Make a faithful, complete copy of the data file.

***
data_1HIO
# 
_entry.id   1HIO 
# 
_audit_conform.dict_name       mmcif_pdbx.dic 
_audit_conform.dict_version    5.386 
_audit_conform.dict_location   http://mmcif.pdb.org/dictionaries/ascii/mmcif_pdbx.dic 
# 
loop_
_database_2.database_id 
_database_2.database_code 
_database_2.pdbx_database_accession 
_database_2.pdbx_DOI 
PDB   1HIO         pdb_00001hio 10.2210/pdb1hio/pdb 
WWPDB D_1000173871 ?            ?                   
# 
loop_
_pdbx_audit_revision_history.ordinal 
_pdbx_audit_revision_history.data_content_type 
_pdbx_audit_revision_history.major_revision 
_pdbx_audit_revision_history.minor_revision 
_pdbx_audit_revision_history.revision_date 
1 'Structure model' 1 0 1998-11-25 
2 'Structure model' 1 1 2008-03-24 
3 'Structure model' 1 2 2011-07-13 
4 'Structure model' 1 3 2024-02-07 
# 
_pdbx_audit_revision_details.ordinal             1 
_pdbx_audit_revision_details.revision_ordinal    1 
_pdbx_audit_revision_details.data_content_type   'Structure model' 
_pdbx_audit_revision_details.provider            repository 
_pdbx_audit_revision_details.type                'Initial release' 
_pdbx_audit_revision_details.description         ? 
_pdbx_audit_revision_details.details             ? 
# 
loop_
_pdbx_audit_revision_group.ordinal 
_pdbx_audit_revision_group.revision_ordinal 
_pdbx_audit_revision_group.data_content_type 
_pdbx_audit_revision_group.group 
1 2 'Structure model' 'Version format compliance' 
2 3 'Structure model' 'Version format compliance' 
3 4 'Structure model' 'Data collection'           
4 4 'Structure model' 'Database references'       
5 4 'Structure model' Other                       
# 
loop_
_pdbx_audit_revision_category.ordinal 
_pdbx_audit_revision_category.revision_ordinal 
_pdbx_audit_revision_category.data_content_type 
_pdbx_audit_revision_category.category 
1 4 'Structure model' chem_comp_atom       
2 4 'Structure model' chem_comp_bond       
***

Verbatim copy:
data_1HIO
# 
_entry.id   1HIO 
# 
_audit_conform.dict_name       mmcif_pdbx.dic 
_audit_conform.dict_version    5.386 
_audit_conform.dict_location   http://mmcif.pdb.org/dictionaries/ascii/mmcif_pdbx.dic 
# 
loop_
_database_2.database_id 
_database_2.database_code 
_database_2.pdbx_database_accession 
_database_2.pdbx_DOI 
PDB   1HIO         pdb_00001hio 10.2210/pdb1hio/pdb 
WWPDB D_1000173871 ?            ?                   
# 
loop_
_pdbx_audit_revision_history.ordinal 
_pdbx_audit_revision_history.data_content_type 
_pdbx_audit_revision_history.major_revision 
_pdbx_audit_revision_history.minor_revision 
_pdbx_audit_revision_history.revision_date 
1 'Structure model' 1 0 1998-11-25 
2 'Structure model' 1 1 2008-03-24 
3 'Structure model' 1 2 2011-07-13 
4 'Structure model' 1 3 2024-02-07 
# 
_pdbx_audit_revision_details.ordinal             1 
_pdbx_audit_revision_details.revision_ordinal    1 
_pdbx_audit_revision_details.data_content_type   'Structure model' 
_pdbx_audit_revision_details.provider            repository 
_pdbx_audit_revision_details.type                'Initial release' 
_pdbx_audit_revision_details.description         ? 
_pdbx_audit_revision_details.details             ? 
# 
loop_
_pdbx_audit_revision_group.ordinal 
_pdbx_audit_revision_group.revision_ordinal 
_pdbx_audit_revision_group.data_content_type 
_pdbx_audit_revision_group.group 
1 2 'Structure model' 'Version format compliance' 
2 3 'Structure model' 'Version format compliance' 
3 4 'Structure model' 'Data collection'           
4 4 'Structure model' 'Database references'       
5 4 'Structure model' Other                       
# 
loop_
_pdbx_audit_revision_category.ordinal 
_pdbx_audit_revision_category.revision_ordinal 
_pdbx_audit_revision_category.data_content_type 
_pdbx_audit_revision_category.category 
1 4 'Structure model' chem_comp_atom       
2 4 'Structure model' chem_comp_bond       